Don Dickerman in his Pirate’s Cave at 133 Washington Place in Sheridan Square, 1916. Photo by Jessie Tarbox Beals, via the Library of Congress
In 1916, Don Dickerman opened a tearoom called the Pirate’s Cave at 133 Washington Place in Greenwich Village. Tearooms were all the rage in Greenwich Village at this time, particularly around Sheridan Square, where one could find such quaint dining establishments as the Mad Hatter, The Mouse Trap, and Will O’ the Wisp in the tiny, dark basements of old brick and timber buildings. Although he called it a tearoom, the Washington Place eatery primarily served as a place to display the hand-painted pirate-themed wooden toys that Don Dickerman made in his nearby Sheridan Square art studio.
The Pirate’s Cave was what one would call a “theme restaurant” today. As Anna Alice Chapin wrote in her book Greenwich Village (1920):
“It is a very real pirate’s den, lighted only by candles. A coffin casts a shadow, and there is a regulation “Jolly Roger,” a black flag ornamented with skull and crossbones…There is a Dead Man’s Chest too,—and if you open it you will find a ladder leading down into mysterious depths unknown.
“It is the most perfect pirate’s den you can imagine. On the walls hang huge casks and kegs and wine bottles in their straw covers,…all the signs manual of past and future orgies.”
The Pirate’s Cave had a macaw named Robert, whom Don reportedly purchased on a trip to Panama. Photo by Jessie Tarbox Beals; via the Library of Congress
Don Dickerman in his lair, The Pirate’s Cave, in Sheridan Square. The “tearoom” was in the cellar of a former boarding house at 133 Washington Place. Photo by Jessie Tarbox Beals; via the Library of Congress.
The Pirate’s Den occupied the basement of the 4-story, molasses-colored brick building. Upstairs was the Ink Pot, a small monthly magazine published from 1916 to 1920. Photo of Ink Pot editor Peter Newton and The Quill editor Forest Mann by Jessie Tarbox Beals, 1916; via the Library of Congress.
Just next door to the Pirate’s Cave, at 135 Washington Place, several quaint shops occupied an 18th-century, four-story, wood frame building. The Will o’ the Wisp tearoom occupied the lower level; Idee Chic, another tearoom, and the Aladdin Shop, which specialized in coffees and Oriental sweets, were at the top of the steps. Photo by Jessie Tarbox Beals, via the Library of Congress
By March 1918, The Pirate’s Cave and other tearooms had abandoned ship at 133 and 135 Washington Place. (Apparently, Don had been ordered to walk the plank by Judge Wauhope Lynn in a landlord versus tenant dispute.) Don Dickerman moved over to 8 Christopher Street, an 1849 three-story former stable, where he and a female partner opened another buccaneer-themed establishment called the Pirate’s Den (each floor represented a ship’s deck).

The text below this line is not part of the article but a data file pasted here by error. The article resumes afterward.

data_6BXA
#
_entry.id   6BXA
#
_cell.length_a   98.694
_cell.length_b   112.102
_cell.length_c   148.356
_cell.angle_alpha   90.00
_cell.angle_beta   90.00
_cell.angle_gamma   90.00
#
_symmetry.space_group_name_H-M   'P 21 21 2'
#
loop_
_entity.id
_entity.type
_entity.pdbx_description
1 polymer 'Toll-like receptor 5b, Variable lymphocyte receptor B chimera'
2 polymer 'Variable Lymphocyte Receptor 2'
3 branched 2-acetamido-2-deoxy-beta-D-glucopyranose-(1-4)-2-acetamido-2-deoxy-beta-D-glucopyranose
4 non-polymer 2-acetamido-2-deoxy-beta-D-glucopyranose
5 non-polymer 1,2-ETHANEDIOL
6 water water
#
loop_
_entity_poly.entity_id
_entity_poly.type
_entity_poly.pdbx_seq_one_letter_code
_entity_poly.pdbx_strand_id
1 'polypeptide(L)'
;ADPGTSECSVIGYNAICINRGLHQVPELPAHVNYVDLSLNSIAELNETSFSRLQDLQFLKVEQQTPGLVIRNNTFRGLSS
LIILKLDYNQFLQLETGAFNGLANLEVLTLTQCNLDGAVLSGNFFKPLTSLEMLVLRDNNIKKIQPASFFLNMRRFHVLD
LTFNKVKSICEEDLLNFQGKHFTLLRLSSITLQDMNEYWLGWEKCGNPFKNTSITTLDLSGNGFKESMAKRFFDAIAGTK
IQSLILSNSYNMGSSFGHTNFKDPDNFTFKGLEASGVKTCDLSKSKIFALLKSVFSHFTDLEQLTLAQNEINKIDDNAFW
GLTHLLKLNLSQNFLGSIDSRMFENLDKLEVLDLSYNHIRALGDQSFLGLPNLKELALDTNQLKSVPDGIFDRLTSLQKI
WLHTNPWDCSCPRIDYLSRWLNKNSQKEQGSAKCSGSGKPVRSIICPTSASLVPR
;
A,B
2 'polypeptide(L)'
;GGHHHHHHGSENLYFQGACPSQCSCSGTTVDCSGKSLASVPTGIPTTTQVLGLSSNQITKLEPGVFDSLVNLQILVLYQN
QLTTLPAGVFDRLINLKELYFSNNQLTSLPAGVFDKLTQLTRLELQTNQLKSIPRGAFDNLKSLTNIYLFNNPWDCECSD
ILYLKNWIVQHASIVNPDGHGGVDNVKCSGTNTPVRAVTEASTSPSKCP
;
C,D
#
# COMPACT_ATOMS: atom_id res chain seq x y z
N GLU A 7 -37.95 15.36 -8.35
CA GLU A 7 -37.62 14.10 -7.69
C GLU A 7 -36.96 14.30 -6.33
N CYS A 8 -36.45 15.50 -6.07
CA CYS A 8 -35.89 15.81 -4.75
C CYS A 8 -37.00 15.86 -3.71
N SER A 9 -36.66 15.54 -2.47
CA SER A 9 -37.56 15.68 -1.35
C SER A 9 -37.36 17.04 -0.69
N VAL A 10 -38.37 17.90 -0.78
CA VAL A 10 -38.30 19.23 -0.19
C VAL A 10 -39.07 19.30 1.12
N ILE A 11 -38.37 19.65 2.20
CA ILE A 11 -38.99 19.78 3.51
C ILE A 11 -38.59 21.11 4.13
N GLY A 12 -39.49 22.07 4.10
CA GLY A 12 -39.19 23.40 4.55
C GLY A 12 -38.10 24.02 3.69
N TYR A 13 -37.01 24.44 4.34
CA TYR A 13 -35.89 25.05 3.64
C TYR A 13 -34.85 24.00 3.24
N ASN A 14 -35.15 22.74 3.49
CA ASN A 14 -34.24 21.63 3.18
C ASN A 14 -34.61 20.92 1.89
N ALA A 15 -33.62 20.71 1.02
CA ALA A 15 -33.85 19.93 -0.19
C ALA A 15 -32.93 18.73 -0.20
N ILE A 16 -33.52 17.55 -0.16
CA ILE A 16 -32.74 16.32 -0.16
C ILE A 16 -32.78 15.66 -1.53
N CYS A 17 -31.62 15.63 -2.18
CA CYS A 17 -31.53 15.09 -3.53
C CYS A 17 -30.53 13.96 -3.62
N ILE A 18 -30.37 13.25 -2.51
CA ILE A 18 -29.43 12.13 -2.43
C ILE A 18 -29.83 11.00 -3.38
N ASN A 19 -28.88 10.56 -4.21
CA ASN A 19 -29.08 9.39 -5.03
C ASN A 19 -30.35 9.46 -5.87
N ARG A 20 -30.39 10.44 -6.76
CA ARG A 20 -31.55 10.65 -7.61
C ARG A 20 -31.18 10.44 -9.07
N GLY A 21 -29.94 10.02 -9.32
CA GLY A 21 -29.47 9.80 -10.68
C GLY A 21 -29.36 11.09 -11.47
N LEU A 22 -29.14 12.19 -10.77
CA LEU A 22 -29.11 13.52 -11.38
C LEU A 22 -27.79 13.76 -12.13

The Christopher Street structure sustained damage in a fire on October 25, 1920; another fire in April 1929 completely destroyed the building and killed 15 cats and several birds, including Robert, Don’s macaw. Shortly thereafter, Don took his buccaneering concept to other cities, including Miami, Washington DC, and Los Angeles.
In 1919, New York resident Margaret A. Huntington purchased all of the buildings from 129 to 135 Washington Place. She then partnered with cotton broker Spencer Waters and filed plans to construct a $200,000 theater on the site. These plans all fell through in a nasty love triangle (or love square).
Nos. 129 to 135 Washington Place (right to left) were scheduled to be demolished and replaced with a 1,000-seat theater in 1919. The old Pirate’s Cave was in the center building, and next door to the left was No. 135. Image via New York Herald, December 21, 1919
According to Supreme Court records, sometime around 1923 Margaret Huntington “married” Clinton Mudge Hall. She had met Mr. Hall a year before through their mutual business partner, Spencer Waters, when she was still married to Mr. Huntington (first name unknown) and Clinton was still married to Mary Austin Hall. Reportedly, while on vacation together in Palm Beach, Margaret became smitten with Clinton and Mary fell hard for Spencer, who had recently left his wife. The new couples decided that if all four got divorced from their current spouses, they could then marry their new loves.
By this time, Waters had reportedly spent $100,000 on the Washington Place theater project. The project fell through due to zoning regulations and Margaret Huntington — now Margaret Huntington Hall — sold the buildings. Spencer never did marry Mary Austin Hall, and it’s not known whether he ever got his money back.
In the end, the buildings were demolished in 1924 and replaced by 129-135 Washington Place (present-day 13-15 Sheridan Square). The six-story elevator building, designed by John Wooley, has 52 residential units — a first-floor, one-bedroom condo was recently listed at $3,395 a month.
Sheridan Square Arms at 13-15 Sheridan Square
For more on Greenwich Village, check out the 6 Hidden Alleys and Small Private Streets in NYC’s Greenwich Village. Also see the NYC apartments of Jane Jacobs. Get in touch with the author @HatchingCatNYC